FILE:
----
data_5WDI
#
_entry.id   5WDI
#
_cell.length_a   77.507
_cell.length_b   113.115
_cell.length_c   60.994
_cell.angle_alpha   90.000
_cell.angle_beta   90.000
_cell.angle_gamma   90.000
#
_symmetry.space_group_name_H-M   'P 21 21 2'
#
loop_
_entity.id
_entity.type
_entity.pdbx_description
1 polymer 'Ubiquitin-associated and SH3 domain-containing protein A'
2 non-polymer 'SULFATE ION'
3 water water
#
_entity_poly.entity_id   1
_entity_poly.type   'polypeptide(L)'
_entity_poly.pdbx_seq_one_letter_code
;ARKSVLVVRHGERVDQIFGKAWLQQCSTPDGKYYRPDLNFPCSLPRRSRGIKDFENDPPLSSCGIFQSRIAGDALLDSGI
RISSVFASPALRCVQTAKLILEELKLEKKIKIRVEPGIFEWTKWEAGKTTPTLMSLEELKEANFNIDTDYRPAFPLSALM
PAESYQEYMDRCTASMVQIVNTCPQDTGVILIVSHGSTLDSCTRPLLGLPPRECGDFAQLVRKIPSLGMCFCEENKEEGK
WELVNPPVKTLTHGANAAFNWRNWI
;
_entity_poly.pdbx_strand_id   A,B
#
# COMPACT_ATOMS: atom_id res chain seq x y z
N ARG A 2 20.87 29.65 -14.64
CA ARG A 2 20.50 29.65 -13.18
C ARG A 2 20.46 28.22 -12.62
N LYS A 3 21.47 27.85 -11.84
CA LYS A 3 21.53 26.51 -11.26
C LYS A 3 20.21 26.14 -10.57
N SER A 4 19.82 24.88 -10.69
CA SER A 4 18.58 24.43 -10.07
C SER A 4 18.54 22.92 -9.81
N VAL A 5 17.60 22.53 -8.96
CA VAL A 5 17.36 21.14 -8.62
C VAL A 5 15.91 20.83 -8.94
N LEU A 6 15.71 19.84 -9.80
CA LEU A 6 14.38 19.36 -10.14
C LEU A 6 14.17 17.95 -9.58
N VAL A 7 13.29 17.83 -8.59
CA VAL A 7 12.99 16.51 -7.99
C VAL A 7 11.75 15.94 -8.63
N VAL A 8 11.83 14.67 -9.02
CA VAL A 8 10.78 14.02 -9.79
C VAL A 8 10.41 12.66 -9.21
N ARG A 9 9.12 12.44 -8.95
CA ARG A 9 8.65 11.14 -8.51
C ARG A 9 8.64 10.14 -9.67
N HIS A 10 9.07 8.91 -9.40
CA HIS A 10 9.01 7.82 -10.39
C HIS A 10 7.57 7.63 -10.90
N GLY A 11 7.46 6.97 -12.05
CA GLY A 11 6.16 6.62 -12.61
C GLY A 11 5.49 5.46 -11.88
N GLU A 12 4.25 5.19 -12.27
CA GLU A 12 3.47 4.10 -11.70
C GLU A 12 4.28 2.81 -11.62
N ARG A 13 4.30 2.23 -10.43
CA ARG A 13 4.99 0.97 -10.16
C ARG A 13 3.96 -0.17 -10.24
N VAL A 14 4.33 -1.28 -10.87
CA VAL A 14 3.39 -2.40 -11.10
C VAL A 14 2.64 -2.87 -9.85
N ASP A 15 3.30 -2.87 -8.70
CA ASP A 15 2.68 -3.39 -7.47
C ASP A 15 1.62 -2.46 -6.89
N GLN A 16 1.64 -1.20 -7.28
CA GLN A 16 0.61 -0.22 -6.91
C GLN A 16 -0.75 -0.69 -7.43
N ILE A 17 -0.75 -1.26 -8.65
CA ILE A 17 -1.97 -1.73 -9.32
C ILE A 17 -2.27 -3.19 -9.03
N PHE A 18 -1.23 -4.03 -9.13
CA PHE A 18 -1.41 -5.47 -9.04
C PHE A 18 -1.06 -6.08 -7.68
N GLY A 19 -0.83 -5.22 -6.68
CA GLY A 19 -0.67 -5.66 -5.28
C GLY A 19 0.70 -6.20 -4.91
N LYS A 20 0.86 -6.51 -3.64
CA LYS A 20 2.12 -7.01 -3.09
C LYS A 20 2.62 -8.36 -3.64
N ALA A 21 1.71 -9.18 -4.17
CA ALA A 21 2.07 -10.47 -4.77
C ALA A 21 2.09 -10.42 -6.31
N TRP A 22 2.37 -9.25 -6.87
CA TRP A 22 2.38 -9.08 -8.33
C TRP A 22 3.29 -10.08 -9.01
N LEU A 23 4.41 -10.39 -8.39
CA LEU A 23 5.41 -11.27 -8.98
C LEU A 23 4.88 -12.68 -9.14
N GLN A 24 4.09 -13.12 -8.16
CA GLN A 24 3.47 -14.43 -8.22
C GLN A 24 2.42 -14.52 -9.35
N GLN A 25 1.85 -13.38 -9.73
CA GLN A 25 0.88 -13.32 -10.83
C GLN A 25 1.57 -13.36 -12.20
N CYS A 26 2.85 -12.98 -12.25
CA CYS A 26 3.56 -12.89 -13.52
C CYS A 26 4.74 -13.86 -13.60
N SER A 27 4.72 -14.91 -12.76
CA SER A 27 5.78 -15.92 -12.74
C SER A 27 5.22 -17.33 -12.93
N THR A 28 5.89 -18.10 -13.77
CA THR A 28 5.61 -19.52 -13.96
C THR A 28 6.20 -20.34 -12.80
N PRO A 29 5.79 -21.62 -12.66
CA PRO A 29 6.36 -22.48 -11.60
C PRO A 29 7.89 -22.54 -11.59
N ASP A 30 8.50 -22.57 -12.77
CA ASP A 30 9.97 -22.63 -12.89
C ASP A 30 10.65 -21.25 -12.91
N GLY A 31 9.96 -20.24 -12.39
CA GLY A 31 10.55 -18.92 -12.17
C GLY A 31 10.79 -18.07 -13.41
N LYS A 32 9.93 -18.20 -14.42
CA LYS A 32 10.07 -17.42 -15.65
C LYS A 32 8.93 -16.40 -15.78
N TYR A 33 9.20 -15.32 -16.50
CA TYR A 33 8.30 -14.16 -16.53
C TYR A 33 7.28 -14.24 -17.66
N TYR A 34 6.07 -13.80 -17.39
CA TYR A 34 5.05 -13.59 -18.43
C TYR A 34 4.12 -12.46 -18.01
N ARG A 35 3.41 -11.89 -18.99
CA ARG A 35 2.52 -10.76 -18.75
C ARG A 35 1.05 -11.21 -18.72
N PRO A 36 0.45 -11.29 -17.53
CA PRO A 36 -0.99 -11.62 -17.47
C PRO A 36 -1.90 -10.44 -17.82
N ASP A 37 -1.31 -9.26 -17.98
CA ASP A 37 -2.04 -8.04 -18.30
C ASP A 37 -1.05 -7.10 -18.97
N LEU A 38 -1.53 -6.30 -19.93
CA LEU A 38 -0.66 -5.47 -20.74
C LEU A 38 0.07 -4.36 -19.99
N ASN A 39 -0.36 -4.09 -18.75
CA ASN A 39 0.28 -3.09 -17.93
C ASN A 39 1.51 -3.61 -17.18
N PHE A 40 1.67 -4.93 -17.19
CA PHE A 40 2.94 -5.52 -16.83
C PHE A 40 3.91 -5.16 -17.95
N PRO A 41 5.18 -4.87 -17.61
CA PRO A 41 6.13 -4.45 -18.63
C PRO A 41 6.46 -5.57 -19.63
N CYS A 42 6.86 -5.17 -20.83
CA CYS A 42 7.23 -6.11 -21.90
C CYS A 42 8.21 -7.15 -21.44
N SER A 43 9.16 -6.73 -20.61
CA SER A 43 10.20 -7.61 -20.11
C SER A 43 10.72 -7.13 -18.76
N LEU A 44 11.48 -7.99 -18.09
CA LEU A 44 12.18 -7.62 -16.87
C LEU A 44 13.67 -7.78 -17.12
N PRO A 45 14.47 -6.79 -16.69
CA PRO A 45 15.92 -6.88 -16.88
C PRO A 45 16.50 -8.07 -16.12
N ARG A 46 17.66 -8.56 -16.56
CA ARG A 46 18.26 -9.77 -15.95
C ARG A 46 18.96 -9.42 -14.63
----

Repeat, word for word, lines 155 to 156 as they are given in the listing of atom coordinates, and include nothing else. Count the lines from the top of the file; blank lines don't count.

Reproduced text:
C CYS A 42 8.21 -7.15 -21.44
N SER A 43 9.16 -6.73 -20.61